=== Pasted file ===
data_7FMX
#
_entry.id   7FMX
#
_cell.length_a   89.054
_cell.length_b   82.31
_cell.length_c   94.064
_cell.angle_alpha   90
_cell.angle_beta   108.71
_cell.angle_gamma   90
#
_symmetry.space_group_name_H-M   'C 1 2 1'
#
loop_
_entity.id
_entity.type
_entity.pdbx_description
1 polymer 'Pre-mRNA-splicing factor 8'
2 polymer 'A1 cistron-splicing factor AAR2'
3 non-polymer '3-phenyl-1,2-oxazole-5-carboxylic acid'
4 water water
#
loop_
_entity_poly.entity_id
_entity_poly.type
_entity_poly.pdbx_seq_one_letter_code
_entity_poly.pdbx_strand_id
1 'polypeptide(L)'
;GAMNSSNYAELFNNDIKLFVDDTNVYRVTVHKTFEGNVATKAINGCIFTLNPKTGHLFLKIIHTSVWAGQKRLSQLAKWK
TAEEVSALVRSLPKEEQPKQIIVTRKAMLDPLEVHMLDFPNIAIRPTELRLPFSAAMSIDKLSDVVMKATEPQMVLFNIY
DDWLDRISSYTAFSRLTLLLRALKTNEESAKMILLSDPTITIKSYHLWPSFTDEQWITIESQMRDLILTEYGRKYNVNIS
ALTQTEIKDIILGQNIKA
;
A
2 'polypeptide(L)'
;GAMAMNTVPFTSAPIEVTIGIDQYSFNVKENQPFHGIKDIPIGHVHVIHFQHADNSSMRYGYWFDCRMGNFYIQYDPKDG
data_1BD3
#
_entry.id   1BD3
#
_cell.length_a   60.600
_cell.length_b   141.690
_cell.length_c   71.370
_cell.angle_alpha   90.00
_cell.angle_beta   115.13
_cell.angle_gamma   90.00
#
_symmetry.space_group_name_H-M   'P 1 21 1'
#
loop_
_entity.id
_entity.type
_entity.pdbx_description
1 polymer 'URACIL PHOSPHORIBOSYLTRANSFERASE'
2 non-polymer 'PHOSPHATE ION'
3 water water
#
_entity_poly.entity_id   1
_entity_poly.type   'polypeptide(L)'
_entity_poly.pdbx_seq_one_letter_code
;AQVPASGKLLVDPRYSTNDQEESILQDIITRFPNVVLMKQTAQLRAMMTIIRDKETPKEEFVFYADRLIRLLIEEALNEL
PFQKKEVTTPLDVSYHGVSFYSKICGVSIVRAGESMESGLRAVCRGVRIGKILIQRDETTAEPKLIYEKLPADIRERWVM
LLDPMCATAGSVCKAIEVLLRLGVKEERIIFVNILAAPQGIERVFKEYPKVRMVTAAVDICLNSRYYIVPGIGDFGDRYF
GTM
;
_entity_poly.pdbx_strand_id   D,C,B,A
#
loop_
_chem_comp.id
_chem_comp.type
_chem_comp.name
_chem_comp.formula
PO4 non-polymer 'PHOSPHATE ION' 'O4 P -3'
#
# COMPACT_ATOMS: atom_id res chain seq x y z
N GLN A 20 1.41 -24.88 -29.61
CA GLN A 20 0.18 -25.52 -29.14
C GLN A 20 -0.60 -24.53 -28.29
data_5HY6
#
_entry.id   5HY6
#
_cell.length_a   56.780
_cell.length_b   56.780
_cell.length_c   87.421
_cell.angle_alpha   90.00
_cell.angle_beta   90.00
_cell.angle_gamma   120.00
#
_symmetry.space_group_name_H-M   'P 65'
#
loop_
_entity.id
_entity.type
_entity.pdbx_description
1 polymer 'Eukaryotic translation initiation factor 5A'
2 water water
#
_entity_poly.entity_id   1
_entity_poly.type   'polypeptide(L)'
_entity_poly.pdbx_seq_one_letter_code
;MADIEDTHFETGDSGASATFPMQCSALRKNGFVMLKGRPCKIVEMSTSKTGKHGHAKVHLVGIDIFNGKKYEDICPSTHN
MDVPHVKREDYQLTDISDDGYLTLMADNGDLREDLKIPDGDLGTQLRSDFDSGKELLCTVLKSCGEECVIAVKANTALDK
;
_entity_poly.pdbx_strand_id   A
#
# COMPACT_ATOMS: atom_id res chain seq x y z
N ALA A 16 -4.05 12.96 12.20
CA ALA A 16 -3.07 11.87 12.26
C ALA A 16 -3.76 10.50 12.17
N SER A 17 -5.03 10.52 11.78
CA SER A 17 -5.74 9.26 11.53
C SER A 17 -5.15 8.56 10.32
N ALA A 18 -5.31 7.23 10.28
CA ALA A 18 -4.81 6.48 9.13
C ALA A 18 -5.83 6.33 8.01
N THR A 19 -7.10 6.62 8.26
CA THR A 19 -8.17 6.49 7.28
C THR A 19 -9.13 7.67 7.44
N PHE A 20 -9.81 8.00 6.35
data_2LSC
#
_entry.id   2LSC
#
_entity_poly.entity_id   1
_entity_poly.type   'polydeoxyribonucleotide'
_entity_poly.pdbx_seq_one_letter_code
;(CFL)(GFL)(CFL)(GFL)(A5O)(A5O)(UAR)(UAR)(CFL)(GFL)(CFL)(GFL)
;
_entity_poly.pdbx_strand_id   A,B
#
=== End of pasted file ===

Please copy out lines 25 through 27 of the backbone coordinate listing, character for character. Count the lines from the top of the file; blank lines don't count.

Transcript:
_entity_poly.type
_entity_poly.pdbx_seq_one_letter_code
_entity_poly.pdbx_strand_id